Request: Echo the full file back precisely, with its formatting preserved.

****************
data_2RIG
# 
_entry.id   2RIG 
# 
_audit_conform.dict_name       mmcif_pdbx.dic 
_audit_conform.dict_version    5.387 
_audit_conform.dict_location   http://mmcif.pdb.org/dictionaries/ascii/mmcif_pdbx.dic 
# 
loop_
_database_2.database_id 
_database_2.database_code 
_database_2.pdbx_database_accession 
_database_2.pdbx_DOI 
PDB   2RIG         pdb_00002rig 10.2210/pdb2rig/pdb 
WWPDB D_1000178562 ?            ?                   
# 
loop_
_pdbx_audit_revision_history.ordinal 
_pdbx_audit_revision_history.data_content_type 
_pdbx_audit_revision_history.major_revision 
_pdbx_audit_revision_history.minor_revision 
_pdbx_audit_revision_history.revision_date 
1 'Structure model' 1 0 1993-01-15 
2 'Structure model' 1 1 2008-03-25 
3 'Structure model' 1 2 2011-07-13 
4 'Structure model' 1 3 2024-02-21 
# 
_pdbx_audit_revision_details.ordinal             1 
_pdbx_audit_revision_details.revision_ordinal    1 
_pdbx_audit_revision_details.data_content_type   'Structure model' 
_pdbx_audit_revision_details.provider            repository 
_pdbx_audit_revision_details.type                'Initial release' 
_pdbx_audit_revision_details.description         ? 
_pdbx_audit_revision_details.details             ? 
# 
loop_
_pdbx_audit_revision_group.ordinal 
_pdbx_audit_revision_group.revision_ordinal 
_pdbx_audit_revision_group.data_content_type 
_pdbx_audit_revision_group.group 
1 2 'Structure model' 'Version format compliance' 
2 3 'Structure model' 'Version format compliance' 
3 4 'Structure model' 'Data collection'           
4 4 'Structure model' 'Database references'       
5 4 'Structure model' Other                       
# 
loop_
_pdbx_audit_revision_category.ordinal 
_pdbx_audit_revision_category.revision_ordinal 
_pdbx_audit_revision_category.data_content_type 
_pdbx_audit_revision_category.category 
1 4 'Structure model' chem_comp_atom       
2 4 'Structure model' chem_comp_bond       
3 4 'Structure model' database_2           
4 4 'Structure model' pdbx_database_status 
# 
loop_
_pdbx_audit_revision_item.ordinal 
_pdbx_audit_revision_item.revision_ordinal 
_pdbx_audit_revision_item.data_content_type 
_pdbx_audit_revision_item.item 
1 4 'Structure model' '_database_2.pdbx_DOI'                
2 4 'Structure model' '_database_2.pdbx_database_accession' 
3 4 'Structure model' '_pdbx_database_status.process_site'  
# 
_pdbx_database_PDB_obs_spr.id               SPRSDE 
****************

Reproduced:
data_2RIG
# 
_entry.id   2RIG 
# 
_audit_conform.dict_name       mmcif_pdbx.dic 
_audit_conform.dict_version    5.387 
_audit_conform.dict_location   http://mmcif.pdb.org/dictionaries/ascii/mmcif_pdbx.dic 
# 
loop_
_database_2.database_id 
_database_2.database_code 
_database_2.pdbx_database_accession 
_database_2.pdbx_DOI 
PDB   2RIG         pdb_00002rig 10.2210/pdb2rig/pdb 
WWPDB D_1000178562 ?            ?                   
# 
loop_
_pdbx_audit_revision_history.ordinal 
_pdbx_audit_revision_history.data_content_type 
_pdbx_audit_revision_history.major_revision 
_pdbx_audit_revision_history.minor_revision 
_pdbx_audit_revision_history.revision_date 
1 'Structure model' 1 0 1993-01-15 
2 'Structure model' 1 1 2008-03-25 
3 'Structure model' 1 2 2011-07-13 
4 'Structure model' 1 3 2024-02-21 
# 
_pdbx_audit_revision_details.ordinal             1 
_pdbx_audit_revision_details.revision_ordinal    1 
_pdbx_audit_revision_details.data_content_type   'Structure model' 
_pdbx_audit_revision_details.provider            repository 
_pdbx_audit_revision_details.type                'Initial release' 
_pdbx_audit_revision_details.description         ? 
_pdbx_audit_revision_details.details             ? 
# 
loop_
_pdbx_audit_revision_group.ordinal 
_pdbx_audit_revision_group.revision_ordinal 
_pdbx_audit_revision_group.data_content_type 
_pdbx_audit_revision_group.group 
1 2 'Structure model' 'Version format compliance' 
2 3 'Structure model' 'Version format compliance' 
3 4 'Structure model' 'Data collection'           
4 4 'Structure model' 'Database references'       
5 4 'Structure model' Other                       
# 
loop_
_pdbx_audit_revision_category.ordinal 
_pdbx_audit_revision_category.revision_ordinal 
_pdbx_audit_revision_category.data_content_type 
_pdbx_audit_revision_category.category 
1 4 'Structure model' chem_comp_atom       
2 4 'Structure model' chem_comp_bond       
3 4 'Structure model' database_2           
4 4 'Structure model' pdbx_database_status 
# 
loop_
_pdbx_audit_revision_item.ordinal 
_pdbx_audit_revision_item.revision_ordinal 
_pdbx_audit_revision_item.data_content_type 
_pdbx_audit_revision_item.item 
1 4 'Structure model' '_database_2.pdbx_DOI'                
2 4 'Structure model' '_database_2.pdbx_database_accession' 
3 4 'Structure model' '_pdbx_database_status.process_site'  
# 
_pdbx_database_PDB_obs_spr.id               SPRSDE 